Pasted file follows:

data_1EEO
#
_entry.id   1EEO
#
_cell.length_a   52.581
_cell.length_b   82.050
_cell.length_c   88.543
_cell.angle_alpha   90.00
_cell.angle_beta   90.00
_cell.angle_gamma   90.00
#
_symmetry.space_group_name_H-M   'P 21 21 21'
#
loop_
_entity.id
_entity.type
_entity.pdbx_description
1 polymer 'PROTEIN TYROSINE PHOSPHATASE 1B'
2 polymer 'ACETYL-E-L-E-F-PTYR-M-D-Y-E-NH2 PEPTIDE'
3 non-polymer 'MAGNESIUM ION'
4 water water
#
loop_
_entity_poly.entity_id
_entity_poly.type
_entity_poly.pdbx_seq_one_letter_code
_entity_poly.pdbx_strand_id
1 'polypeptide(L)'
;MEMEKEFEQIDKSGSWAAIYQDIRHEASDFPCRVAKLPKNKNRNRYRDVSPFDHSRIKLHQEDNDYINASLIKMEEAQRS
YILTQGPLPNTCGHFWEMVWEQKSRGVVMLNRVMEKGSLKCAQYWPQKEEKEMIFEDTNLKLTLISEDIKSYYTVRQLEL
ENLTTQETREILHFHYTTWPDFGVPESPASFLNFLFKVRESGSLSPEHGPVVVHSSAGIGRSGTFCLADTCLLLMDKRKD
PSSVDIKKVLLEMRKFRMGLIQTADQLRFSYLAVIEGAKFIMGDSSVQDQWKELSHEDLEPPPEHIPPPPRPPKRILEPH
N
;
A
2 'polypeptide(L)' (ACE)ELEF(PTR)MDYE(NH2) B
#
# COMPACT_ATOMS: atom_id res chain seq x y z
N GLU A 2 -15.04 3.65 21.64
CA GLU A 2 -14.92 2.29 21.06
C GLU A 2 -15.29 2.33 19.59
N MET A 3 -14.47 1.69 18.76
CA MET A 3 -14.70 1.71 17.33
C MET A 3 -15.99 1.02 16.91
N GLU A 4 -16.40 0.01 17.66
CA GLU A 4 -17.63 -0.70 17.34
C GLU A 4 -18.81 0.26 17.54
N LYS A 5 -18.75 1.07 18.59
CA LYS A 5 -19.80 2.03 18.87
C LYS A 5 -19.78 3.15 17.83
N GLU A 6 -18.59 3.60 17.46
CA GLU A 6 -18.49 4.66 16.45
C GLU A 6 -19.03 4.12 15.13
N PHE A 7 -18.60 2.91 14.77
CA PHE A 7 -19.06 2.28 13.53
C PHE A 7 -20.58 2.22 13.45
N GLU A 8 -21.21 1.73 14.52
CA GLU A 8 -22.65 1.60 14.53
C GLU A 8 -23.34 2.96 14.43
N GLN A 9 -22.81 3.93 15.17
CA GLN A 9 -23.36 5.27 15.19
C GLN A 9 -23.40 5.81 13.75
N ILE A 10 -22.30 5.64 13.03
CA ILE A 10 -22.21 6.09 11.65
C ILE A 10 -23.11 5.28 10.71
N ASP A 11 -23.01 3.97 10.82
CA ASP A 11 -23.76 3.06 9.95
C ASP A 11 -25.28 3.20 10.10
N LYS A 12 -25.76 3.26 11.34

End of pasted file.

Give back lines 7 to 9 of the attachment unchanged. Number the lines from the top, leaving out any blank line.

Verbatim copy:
_cell.length_c   88.543
_cell.angle_alpha   90.00
_cell.angle_beta   90.00